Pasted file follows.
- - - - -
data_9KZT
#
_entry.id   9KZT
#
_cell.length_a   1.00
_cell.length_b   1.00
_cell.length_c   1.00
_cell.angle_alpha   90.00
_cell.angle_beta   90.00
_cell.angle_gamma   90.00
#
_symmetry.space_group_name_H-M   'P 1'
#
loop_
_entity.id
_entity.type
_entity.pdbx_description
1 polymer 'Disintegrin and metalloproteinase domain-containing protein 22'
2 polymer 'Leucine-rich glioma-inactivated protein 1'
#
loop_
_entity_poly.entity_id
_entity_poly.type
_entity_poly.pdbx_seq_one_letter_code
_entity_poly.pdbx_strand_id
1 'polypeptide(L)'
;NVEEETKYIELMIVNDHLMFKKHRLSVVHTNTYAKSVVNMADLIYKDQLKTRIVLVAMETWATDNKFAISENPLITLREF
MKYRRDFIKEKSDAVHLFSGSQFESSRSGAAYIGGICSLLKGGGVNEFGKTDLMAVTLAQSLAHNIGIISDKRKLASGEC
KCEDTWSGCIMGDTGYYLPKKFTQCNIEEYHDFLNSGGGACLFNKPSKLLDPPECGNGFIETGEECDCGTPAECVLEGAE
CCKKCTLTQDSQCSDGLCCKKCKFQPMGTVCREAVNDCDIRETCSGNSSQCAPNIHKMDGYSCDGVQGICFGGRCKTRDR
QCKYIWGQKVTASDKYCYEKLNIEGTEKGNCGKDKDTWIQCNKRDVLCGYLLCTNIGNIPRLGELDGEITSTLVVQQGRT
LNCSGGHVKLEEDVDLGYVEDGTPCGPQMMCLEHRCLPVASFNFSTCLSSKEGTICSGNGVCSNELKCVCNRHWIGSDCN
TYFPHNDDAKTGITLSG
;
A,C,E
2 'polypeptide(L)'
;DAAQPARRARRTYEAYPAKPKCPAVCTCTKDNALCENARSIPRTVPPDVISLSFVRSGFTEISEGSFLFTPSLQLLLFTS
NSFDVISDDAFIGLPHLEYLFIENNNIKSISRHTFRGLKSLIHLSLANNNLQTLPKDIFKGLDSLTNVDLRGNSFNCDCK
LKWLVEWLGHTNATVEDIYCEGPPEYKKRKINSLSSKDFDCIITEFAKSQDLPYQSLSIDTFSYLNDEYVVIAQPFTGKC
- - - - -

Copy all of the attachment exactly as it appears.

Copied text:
data_9KZT
#
_entry.id   9KZT
#
_cell.length_a   1.00
_cell.length_b   1.00
_cell.length_c   1.00
_cell.angle_alpha   90.00
_cell.angle_beta   90.00
_cell.angle_gamma   90.00
#
_symmetry.space_group_name_H-M   'P 1'
#
loop_
_entity.id
_entity.type
_entity.pdbx_description
1 polymer 'Disintegrin and metalloproteinase domain-containing protein 22'
2 polymer 'Leucine-rich glioma-inactivated protein 1'
#
loop_
_entity_poly.entity_id
_entity_poly.type
_entity_poly.pdbx_seq_one_letter_code
_entity_poly.pdbx_strand_id
1 'polypeptide(L)'
;NVEEETKYIELMIVNDHLMFKKHRLSVVHTNTYAKSVVNMADLIYKDQLKTRIVLVAMETWATDNKFAISENPLITLREF
MKYRRDFIKEKSDAVHLFSGSQFESSRSGAAYIGGICSLLKGGGVNEFGKTDLMAVTLAQSLAHNIGIISDKRKLASGEC
KCEDTWSGCIMGDTGYYLPKKFTQCNIEEYHDFLNSGGGACLFNKPSKLLDPPECGNGFIETGEECDCGTPAECVLEGAE
CCKKCTLTQDSQCSDGLCCKKCKFQPMGTVCREAVNDCDIRETCSGNSSQCAPNIHKMDGYSCDGVQGICFGGRCKTRDR
QCKYIWGQKVTASDKYCYEKLNIEGTEKGNCGKDKDTWIQCNKRDVLCGYLLCTNIGNIPRLGELDGEITSTLVVQQGRT
LNCSGGHVKLEEDVDLGYVEDGTPCGPQMMCLEHRCLPVASFNFSTCLSSKEGTICSGNGVCSNELKCVCNRHWIGSDCN
TYFPHNDDAKTGITLSG
;
A,C,E
2 'polypeptide(L)'
;DAAQPARRARRTYEAYPAKPKCPAVCTCTKDNALCENARSIPRTVPPDVISLSFVRSGFTEISEGSFLFTPSLQLLLFTS
NSFDVISDDAFIGLPHLEYLFIENNNIKSISRHTFRGLKSLIHLSLANNNLQTLPKDIFKGLDSLTNVDLRGNSFNCDCK
LKWLVEWLGHTNATVEDIYCEGPPEYKKRKINSLSSKDFDCIITEFAKSQDLPYQSLSIDTFSYLNDEYVVIAQPFTGKC